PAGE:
Every-Thing Sports

NFL Week One: Good, bad & ugly

Photo via Kansas City Chiefs/Facebook

Football is officially back! The games now mean something and all the players fans were waiting to see are now in uniform (unless they're hurt or suspended). The more things change, the more they stay the same. Here's how I saw week one of the 100th NFL regular season:

The Good

-Chiefs quarterback Pat Mahomes and their offense picked up where they left off last sason. They beat the Jags 40-28, and it wasn't even as close as the 12 point difference would suggest. Losing Tyreek Hill early in the game didn't make a difference as Sammy Watkins filled that big play role with nine catches for 198 yards and three touchdowns. Chiefs are still scary.

-The Ravens beat the Dolphins 59-10 behind Lamar Jackson's huge day. He went 17/20 for 324 yards and five touchdowns with a perfect 158.3 quarterback rating. "Not bad for a running back" was his comment in reference to some suggesting he should play wide receiver in the NFL coming into the draft last year.

-The Vikings offense looked like a well-oiled machine with a healthy Dalvin Cook. 23 touches for 120 yards and two touchdowns helped the Vikings beat the Falcons 28-12. Kirk Cousins only passed the ball 10 times in the victory. Getting a plus three mark in the turnover margin will help you win big when you're outgained by 76 total yards.

The Bad

-The Lions went up 24-6 13 seconds into the fourth quarter. How they let the Cardinals back into the game and allowed it to end in a 27-27 tie is beyond me. The Cardinals are an awful team. Kyler Murray is a rookie quarterback playing behind a bad offensive line. Could be the makings of a long season for the Lions.

-The Steelers put up a shade over 300 total yards against the Patriots in a 33-3 loss Sunday night. I'll be looking closely at the team who lost arguably the best running back and wide receiver this past offseason. This offense looked flat to say the least. They keep this up and fans will long for the days when they had divas as playmakers.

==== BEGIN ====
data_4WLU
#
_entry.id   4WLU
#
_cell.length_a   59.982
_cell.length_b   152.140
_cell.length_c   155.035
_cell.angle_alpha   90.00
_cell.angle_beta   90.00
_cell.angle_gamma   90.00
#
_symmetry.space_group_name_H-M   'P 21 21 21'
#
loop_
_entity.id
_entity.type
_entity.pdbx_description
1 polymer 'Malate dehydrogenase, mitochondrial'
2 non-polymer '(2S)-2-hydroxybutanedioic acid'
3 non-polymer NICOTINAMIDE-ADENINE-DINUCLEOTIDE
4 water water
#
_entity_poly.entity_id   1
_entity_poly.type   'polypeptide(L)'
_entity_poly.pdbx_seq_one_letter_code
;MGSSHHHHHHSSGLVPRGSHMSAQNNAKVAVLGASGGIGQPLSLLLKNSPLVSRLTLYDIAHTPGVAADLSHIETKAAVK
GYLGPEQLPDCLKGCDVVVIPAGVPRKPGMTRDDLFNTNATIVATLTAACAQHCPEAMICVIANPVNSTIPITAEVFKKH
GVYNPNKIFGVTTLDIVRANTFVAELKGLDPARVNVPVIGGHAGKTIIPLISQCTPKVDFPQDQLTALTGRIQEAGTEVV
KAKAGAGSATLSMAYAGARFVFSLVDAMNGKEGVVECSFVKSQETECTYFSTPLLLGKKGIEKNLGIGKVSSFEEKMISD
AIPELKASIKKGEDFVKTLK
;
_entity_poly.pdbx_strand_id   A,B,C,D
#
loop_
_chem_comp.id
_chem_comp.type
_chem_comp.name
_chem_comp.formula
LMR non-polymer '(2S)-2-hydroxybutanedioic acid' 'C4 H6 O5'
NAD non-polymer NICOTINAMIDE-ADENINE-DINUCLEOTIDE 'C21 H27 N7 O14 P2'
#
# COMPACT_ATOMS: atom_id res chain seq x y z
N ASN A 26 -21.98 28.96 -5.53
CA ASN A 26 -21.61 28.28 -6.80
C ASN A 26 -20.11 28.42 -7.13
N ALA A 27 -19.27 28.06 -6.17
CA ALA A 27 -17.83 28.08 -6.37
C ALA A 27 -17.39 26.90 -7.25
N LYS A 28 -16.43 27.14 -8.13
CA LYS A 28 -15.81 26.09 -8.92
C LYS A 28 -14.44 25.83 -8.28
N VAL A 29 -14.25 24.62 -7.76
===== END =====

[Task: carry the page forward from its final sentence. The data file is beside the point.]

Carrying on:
-The Redskins were up 20-7 over the Eagles at halftime. The Eagles won the game 32-27. If there ever were a game to steal in your division, it was this one and the Redskins blew it. Biggest contributing factor: the Redskins only had 28 yards rushing, but had 96 yards in penalties. Mind you, there were no turnovers committed by either team.

The Ugly

-The Dolphins lost by seven touchdowns and reportedly some players have asked for trades. They will be historically bad because some of those players didn't step up and play better. How can you ask for a trade when you're apart of the reason why the team played so poorly? Sure they're tanking, but those guys are all pro football players. Play better.

-The Jags lost quarterback Nick Foles to a broken clavicle. He was placed on injured reserve with a designation to return and isn't eligible for a return until week 11 at the earliest. Losing your season opener is one thing, but to lose the guy at the position you thought was going to carry you beyond purgatory in that opener is totally different.